If 2023 was the year of AI hype, will 2024 be the year of AI governance and responsibility?
We ended 2023 with AI dominating our headlines. And as we begin the new year, the AI story continues.
The recent CES (Consumer Electronic Show) in Las Vegas was a great example, where practically everything got an AI label, from pillows and mirrors to vacuum cleaners and washing machines. I thought smart toothbrushes from a few years ago were silly enough. Little did I know that would be nothing compared to what we’ve experienced in the past 12 months.
According to Crunchbase data, generative AI and AI-related start-ups raised approximately $50 billion in 2023, including the likes of OpenAI and Anthropic. If 2023 was the year of AI hype, will 2024 be the year of AI governance and responsibility?
It does appear that there are still quite a few bridges yet to be crossed.
Various mishaps with AI over the past year have given us a glimpse of the potential problems that can arise when AI hallucinates. Those of us who tried generative AI in the early days can likely recall instances when AI chatbots made up ‘facts’ when responding to prompts. Remember the cow egg story that I wrote about previously? Or the ‘debate’ on whether Australia actually exists?
It is one thing to have AI provide the wrong recommendation on books or music. It is much more damaging if the AI chatbot makes factual errors in response to something as serious as election questions, for example, especially if users treat the outputs of these chatbots as facts.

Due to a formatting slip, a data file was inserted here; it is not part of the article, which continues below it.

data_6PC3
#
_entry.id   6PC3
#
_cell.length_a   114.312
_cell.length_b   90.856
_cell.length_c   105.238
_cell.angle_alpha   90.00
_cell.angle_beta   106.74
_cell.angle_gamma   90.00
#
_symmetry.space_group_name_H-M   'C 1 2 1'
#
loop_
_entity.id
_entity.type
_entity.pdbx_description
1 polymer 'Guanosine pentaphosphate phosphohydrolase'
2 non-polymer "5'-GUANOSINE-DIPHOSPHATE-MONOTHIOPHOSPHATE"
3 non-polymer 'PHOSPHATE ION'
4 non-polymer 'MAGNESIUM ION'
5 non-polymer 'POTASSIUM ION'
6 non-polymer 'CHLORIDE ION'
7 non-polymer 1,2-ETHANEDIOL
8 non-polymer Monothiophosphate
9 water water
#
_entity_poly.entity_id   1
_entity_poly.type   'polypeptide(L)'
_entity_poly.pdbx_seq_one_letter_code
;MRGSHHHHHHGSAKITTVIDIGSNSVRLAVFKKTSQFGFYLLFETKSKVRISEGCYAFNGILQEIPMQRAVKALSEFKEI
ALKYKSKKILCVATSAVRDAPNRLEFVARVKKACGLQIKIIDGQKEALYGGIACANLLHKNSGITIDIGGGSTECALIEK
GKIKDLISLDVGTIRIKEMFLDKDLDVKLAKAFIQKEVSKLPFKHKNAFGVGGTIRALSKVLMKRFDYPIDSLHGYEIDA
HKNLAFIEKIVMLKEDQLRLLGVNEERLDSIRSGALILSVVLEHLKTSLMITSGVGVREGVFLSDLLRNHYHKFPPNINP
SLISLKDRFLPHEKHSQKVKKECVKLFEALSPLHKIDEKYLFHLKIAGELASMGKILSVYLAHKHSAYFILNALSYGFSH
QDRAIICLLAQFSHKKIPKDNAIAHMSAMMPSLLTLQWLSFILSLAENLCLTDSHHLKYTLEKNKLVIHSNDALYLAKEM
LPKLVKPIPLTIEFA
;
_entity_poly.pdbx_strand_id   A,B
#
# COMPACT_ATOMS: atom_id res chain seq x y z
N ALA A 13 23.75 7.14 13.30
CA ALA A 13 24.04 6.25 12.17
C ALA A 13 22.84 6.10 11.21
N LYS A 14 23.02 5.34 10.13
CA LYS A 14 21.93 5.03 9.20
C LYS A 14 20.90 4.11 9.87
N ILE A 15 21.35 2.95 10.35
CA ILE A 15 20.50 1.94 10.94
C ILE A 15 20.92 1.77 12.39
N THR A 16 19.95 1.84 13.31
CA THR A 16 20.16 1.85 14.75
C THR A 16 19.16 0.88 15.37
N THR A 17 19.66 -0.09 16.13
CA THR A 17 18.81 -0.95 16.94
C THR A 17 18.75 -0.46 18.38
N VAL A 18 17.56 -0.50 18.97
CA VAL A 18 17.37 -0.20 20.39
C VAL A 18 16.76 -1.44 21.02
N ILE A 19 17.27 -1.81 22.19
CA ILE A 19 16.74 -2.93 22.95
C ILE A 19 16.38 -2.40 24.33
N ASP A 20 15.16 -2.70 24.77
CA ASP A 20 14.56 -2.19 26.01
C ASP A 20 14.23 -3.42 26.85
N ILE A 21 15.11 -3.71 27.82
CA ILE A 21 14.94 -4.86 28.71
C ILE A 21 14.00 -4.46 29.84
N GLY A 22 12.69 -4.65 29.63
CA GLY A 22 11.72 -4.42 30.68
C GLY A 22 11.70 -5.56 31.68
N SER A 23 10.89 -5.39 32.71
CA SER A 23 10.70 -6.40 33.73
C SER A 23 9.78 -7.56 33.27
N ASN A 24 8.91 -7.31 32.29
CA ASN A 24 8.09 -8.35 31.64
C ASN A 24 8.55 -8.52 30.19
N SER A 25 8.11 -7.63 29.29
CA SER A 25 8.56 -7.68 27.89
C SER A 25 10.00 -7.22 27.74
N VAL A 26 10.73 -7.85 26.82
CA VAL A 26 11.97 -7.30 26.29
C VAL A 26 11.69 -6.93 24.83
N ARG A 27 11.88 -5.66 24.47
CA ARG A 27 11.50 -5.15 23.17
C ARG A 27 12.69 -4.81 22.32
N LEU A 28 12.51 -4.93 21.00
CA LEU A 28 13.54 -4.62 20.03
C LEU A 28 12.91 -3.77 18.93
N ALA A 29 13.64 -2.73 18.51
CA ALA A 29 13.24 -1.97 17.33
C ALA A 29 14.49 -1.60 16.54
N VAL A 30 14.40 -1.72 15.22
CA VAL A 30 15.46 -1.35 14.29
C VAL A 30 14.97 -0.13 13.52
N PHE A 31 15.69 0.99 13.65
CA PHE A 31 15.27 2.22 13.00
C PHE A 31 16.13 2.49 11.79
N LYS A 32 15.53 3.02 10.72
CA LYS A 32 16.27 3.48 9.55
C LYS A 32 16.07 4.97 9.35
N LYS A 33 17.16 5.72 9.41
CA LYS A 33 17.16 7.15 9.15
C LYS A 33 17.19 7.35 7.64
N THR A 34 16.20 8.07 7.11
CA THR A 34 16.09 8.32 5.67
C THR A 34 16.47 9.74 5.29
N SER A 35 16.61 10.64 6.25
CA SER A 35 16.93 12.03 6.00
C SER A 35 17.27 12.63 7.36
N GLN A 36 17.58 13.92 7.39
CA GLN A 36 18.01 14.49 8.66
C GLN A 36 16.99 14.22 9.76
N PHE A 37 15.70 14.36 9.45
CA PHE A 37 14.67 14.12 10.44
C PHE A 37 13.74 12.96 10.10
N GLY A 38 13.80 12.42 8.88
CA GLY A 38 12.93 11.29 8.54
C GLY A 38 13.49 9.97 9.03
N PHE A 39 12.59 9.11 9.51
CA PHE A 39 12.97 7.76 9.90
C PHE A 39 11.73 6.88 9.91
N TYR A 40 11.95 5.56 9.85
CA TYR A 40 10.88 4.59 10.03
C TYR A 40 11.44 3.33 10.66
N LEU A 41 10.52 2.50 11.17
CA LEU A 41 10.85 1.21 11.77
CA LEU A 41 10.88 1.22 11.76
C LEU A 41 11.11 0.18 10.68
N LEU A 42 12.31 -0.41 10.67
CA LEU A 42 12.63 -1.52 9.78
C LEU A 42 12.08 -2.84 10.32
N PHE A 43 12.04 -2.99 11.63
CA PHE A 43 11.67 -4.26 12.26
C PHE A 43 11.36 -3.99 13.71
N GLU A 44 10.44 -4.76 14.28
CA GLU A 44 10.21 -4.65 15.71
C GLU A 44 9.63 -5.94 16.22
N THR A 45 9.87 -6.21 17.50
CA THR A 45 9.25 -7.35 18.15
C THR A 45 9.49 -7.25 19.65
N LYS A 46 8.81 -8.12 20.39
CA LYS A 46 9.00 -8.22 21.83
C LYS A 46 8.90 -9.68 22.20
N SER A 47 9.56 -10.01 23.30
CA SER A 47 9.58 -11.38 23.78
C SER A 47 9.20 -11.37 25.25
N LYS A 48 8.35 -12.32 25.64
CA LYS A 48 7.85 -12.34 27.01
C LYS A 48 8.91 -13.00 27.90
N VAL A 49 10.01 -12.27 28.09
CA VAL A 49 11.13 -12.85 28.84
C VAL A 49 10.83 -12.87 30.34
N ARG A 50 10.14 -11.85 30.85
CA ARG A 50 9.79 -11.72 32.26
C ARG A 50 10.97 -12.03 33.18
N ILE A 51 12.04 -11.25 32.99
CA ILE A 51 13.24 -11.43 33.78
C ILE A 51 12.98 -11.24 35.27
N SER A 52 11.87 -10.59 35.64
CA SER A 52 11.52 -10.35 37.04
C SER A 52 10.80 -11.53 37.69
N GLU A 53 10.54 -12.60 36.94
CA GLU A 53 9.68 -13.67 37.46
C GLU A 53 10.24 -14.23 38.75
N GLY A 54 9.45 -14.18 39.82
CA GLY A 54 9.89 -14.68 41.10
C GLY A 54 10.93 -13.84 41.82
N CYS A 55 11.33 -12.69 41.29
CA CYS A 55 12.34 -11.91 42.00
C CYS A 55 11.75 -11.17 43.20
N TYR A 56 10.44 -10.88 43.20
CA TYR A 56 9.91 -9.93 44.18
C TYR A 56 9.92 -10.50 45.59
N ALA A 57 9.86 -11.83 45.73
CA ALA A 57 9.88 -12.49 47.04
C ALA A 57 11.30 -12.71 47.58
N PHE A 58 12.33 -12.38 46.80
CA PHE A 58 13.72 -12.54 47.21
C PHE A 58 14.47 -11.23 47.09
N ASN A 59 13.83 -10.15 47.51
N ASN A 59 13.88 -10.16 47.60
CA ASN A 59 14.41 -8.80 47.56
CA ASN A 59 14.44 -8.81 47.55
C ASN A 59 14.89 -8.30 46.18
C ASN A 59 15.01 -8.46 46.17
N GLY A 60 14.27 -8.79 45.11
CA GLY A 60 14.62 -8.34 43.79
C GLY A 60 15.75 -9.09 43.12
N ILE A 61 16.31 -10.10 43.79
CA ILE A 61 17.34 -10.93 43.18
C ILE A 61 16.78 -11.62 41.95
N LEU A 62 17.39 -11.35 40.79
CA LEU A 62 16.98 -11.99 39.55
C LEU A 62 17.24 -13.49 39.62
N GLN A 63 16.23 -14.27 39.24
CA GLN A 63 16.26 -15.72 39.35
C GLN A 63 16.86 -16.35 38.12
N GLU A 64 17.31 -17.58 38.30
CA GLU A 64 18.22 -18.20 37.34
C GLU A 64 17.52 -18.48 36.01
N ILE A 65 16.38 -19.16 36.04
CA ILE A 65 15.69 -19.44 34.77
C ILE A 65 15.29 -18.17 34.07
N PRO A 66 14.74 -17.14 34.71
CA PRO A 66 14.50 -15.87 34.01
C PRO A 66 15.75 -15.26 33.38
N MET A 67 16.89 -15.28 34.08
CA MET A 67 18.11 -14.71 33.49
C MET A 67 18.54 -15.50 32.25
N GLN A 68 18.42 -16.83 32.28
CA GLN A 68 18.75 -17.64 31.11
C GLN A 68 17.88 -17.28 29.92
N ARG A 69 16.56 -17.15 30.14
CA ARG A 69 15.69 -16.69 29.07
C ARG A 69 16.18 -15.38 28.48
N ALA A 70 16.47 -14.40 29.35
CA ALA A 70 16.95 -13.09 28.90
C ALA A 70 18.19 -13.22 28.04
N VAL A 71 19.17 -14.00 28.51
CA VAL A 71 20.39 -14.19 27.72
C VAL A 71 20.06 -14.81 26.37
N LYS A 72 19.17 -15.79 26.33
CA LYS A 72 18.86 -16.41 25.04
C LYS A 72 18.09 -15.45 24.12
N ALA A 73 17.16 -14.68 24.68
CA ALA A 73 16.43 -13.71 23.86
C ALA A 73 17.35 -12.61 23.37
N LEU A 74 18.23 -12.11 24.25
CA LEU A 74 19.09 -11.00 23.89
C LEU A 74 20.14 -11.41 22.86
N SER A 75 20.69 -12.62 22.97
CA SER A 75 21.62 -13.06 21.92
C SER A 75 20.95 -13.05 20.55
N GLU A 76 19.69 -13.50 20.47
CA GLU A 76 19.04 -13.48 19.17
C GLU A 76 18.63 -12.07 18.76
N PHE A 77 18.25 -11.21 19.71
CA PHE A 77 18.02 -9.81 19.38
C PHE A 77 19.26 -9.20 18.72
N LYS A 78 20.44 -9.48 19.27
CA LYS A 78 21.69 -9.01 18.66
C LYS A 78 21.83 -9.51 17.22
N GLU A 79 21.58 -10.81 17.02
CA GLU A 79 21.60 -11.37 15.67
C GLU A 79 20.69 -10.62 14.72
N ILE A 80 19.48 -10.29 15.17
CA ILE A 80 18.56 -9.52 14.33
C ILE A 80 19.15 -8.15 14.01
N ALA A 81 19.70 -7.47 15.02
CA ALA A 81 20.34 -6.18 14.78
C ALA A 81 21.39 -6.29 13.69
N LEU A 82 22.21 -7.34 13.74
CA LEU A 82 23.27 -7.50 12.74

And what about instances when inaccuracies are worse with non-English languages, such as German and French? This is especially concerning because it seems to reinforce the idea that the dominance of the English language in AI chatbots is creating a language bias.
This is, sadly, hardly surprising. The quality of the outputs is largely dependent on the data that the models are being fed. If AI models are trained primarily on data in English or with a US-centric viewpoint, for example, considering that the US accounts for less than 5% of the total world population, the training data cannot possibly be representative of the much larger and diverse world that we live in.
And how will the Global South, which represents 85% of the world’s population, be able to gain benefits from this emerging technology in an increasingly digital society if they don’t use English as their primary language and if their culture is not being represented? And what about those who are not digitally connected and those who are not digitally literate?
Whose interests does the technology evolution truly serve and who is this technology truly for?
Trust takes years to build, but it can be lost in minutes. In a world where you can no longer believe what you see nor what you hear, what does that do to trust — the basis of any human relationship?
Sadly, AI hallucinations are not the only trust issue that we have to contend with. Just as how social media can be used to create and spread fake news, AI can weaponise that action and take it to the next level, allowing people to create and share deepfake audio and video faster, cheaper, and in a more believable manner.